Now, to quote Agarwal:
Why Apple built Final Cut Pro XApple doesn't care about the pro space
Apple doesn't care about the pro space
The goal for every Apple software product is to sell more hardware. Even the Mac operating system is just trying to get people to buy more Mac computers.
The pro market is too small for Apple to care about it. Instead of trying to get hundreds or even thousands of video professionals to buy new Macs, they can nail the pro-sumer market and sell to hundreds of thousands of hobbyists like me.
Millions of people are buying phones and cameras that can shoot HD video, and many of them are looking for ways to edit. I know how to use Final Cut Pro because I worked on it for 6 years, but for most people it's just too complex.
I disagree with him and your assessment that he is accurate or is not.
I submit that Apple doesn't need
the pro space.
That gives Apple the freedom to move ahead boldly and even cut the cord,
But Apple understands that there are a few key pros who are decision-makers or decision-influencers that can set the trend for the industry.
about these pros and cultivates them... Why, because they are highly visible and can influence buying decisions by Apple's largest target markets for FCPX -- the Prosumer and Consumer.
I suspect within a month or two, Apple will publish an article how several respected bleeding-edge pros are using FCPX to cut this or that video.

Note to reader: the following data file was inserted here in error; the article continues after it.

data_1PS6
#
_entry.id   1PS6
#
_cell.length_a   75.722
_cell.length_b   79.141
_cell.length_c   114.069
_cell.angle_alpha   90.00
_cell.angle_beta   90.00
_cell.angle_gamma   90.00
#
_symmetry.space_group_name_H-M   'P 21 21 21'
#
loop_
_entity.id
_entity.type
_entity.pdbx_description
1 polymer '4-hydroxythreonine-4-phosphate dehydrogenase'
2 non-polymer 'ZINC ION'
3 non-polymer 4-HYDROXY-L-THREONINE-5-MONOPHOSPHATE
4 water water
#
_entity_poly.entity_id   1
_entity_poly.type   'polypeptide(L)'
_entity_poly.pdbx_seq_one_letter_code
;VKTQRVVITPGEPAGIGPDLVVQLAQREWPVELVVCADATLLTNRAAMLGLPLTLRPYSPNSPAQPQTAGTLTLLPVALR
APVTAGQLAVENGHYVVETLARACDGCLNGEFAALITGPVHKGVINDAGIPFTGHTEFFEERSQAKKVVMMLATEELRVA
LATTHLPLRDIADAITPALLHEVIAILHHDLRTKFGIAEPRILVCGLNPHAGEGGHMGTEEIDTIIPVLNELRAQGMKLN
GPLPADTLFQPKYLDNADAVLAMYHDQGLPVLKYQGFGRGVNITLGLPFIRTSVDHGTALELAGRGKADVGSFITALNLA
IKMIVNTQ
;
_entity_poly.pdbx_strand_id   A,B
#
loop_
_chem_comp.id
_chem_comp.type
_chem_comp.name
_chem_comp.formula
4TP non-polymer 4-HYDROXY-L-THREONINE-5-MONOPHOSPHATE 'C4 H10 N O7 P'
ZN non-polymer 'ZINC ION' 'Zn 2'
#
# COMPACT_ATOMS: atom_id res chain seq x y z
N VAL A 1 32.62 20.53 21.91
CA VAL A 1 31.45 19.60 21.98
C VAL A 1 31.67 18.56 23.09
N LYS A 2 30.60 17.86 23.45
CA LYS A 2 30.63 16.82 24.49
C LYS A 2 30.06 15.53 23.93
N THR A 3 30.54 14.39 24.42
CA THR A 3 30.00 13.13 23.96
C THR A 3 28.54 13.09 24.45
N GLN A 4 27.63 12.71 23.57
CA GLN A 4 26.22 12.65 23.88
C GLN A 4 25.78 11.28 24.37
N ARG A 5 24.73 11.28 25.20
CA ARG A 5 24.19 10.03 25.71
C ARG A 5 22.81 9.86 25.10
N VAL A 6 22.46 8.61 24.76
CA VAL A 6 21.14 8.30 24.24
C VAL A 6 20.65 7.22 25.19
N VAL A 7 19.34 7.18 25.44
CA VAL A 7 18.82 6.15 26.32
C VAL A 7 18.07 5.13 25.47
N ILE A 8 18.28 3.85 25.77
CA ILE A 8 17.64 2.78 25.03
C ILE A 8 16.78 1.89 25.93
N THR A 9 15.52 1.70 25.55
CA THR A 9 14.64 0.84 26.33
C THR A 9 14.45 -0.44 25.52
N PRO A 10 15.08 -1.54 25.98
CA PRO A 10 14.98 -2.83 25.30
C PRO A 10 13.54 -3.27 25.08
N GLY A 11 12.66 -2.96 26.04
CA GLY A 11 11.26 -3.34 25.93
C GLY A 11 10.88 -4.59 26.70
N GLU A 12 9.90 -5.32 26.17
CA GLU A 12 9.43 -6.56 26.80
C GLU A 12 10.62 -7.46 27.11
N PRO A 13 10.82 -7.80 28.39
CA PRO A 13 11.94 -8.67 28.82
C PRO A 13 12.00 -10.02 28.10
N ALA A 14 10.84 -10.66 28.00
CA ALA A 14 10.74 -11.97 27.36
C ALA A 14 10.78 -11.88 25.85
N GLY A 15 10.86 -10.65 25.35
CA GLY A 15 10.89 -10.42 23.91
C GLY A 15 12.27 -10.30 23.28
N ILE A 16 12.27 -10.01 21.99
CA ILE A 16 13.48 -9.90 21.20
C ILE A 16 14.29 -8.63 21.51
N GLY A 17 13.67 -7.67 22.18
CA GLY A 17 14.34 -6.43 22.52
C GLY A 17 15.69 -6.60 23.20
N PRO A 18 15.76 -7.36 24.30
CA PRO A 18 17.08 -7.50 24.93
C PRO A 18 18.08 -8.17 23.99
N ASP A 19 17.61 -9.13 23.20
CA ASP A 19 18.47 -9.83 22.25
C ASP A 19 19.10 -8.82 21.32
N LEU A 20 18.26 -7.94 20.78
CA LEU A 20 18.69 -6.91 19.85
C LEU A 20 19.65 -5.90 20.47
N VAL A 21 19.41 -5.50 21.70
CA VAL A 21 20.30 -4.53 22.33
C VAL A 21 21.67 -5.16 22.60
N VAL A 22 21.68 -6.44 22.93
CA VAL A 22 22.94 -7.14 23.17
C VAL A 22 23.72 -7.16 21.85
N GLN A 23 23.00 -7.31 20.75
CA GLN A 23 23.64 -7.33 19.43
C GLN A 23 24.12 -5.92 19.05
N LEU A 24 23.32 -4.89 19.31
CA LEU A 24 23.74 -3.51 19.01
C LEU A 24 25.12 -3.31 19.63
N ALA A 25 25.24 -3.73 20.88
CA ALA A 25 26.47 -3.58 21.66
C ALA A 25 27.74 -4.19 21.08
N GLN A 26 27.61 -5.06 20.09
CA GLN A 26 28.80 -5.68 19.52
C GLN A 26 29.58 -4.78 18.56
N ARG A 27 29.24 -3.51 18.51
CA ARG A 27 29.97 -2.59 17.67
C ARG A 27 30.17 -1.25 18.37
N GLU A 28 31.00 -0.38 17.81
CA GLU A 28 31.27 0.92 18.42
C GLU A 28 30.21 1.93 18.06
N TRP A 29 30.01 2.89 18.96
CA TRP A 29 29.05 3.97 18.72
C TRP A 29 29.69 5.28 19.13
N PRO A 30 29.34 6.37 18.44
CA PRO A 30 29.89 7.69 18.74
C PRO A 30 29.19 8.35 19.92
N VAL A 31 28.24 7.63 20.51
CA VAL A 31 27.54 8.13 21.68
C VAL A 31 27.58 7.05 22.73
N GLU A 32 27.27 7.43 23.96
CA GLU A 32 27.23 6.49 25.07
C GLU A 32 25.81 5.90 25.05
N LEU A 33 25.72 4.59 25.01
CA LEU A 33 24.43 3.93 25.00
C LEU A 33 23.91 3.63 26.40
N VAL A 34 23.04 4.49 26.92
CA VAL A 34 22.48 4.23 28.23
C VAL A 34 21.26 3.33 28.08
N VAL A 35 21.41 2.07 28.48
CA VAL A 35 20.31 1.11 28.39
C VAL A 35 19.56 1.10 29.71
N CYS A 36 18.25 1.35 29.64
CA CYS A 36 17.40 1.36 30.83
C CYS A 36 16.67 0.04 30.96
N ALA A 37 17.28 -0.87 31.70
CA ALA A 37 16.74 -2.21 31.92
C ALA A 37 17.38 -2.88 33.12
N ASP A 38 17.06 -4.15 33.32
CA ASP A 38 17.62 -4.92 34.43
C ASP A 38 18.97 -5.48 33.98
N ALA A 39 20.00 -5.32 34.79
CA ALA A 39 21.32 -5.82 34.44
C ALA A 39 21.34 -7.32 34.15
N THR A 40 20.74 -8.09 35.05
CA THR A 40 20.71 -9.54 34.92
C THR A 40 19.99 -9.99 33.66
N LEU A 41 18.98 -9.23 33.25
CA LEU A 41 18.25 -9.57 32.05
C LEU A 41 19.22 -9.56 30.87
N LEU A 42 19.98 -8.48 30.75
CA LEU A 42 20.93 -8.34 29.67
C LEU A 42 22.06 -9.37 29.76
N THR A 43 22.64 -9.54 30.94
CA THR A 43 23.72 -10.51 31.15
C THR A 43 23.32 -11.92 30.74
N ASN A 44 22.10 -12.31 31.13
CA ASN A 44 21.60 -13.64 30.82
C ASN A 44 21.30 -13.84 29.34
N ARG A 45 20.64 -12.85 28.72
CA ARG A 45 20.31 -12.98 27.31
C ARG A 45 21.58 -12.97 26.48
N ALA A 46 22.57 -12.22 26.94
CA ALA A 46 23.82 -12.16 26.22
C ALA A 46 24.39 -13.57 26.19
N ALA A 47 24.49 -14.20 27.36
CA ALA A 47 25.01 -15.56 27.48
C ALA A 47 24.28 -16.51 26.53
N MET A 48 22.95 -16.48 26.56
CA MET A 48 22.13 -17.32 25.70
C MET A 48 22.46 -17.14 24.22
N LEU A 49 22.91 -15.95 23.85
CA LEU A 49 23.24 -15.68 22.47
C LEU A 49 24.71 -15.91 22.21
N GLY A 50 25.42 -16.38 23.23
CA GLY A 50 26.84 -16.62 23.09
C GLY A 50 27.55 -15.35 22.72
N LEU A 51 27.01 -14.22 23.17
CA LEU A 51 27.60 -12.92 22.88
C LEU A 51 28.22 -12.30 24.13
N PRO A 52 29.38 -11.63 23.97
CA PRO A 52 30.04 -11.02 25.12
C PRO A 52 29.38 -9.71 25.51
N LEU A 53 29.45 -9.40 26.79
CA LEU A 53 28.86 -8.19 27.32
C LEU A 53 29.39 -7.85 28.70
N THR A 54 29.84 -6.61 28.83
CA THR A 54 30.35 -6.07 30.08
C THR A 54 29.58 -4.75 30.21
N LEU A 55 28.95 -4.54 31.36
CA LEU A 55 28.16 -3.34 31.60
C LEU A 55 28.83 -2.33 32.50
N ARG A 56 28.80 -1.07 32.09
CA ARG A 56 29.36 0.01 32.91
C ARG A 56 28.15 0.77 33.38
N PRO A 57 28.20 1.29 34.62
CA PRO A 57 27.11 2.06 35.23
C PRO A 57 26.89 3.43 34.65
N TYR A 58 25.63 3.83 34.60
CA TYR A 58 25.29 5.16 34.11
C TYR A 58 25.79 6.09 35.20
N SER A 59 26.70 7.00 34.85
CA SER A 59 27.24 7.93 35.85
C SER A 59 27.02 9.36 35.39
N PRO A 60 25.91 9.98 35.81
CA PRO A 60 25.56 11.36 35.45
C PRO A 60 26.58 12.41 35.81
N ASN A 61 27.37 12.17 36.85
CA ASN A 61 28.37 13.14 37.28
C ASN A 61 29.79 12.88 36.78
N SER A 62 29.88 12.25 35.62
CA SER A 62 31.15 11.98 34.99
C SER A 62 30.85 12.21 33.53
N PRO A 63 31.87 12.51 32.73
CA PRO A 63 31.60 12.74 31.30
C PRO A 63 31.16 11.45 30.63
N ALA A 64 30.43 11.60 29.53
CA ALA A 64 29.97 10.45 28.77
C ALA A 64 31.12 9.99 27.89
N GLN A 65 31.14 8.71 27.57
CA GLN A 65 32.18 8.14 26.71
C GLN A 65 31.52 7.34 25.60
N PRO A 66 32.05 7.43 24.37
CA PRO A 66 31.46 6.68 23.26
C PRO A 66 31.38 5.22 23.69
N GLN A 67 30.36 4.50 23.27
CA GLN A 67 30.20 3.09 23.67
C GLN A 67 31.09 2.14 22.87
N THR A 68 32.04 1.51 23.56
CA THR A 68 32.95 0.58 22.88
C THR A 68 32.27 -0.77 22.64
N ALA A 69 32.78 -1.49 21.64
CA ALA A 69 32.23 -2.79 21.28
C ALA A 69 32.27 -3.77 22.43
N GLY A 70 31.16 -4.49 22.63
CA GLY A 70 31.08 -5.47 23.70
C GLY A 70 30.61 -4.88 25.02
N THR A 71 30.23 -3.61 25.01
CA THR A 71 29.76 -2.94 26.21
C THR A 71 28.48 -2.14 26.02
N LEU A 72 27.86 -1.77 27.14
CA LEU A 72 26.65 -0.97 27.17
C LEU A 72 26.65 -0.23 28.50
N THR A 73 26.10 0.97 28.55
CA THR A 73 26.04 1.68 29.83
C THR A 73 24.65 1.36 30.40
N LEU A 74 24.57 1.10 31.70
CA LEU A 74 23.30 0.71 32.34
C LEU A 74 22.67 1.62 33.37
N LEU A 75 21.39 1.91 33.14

At, the same time, Apple and 3rd-parties will flesh out FCPX to be a viable replacement for FCP7...
There will be enough advantage that the forward-thinking pros (those worth Apple caring about) will begin to use FCPX in their daily workflow.
From another perspective, I have a friend -- a high-level executive at a TV Broadcast network, who, when asked about FCPX wrote (emphasis mine):
FCP is actually a powerful program but I still think iMovie does the job for most less than 10 minutes productions. Its [FCP's] real value is revealed when using After Effects or Motion, integrated tight in the production. Content is still king and video 'direction' makes a video look pro... not really the 'editing' tools in most cases.
If you ever travel to NY I would love to give you a tour of some of the edit suites and see how the product is integrated in the workflow. FCP is not the main edit tool, however as a FCP fan you will see its value when connected to graphic virtual sets and tapeless video ingest servers. Pretty amazing in capable hands. But you will also see how simple on & off-line systems (equiv. to iMovie) does the bulk of the work.
You will also note that most of the success FCP stories are 30+ minute short films, documentaries, etc.
What... they are using iMove (or an equivalent) to do the bulk of their work?
These guys are pros, aren't they?
Now, these pros
(and optionally Motion 5) will be able to do their work faster and easier with better results.
I suspect a lot of the pros will use FCPX on MBPs for sports highlights, onsite news shorts. Other pros will use FCPX/Motion to cut commercials.
I suspect that Apple knows about these pros and cares quite a bit about them.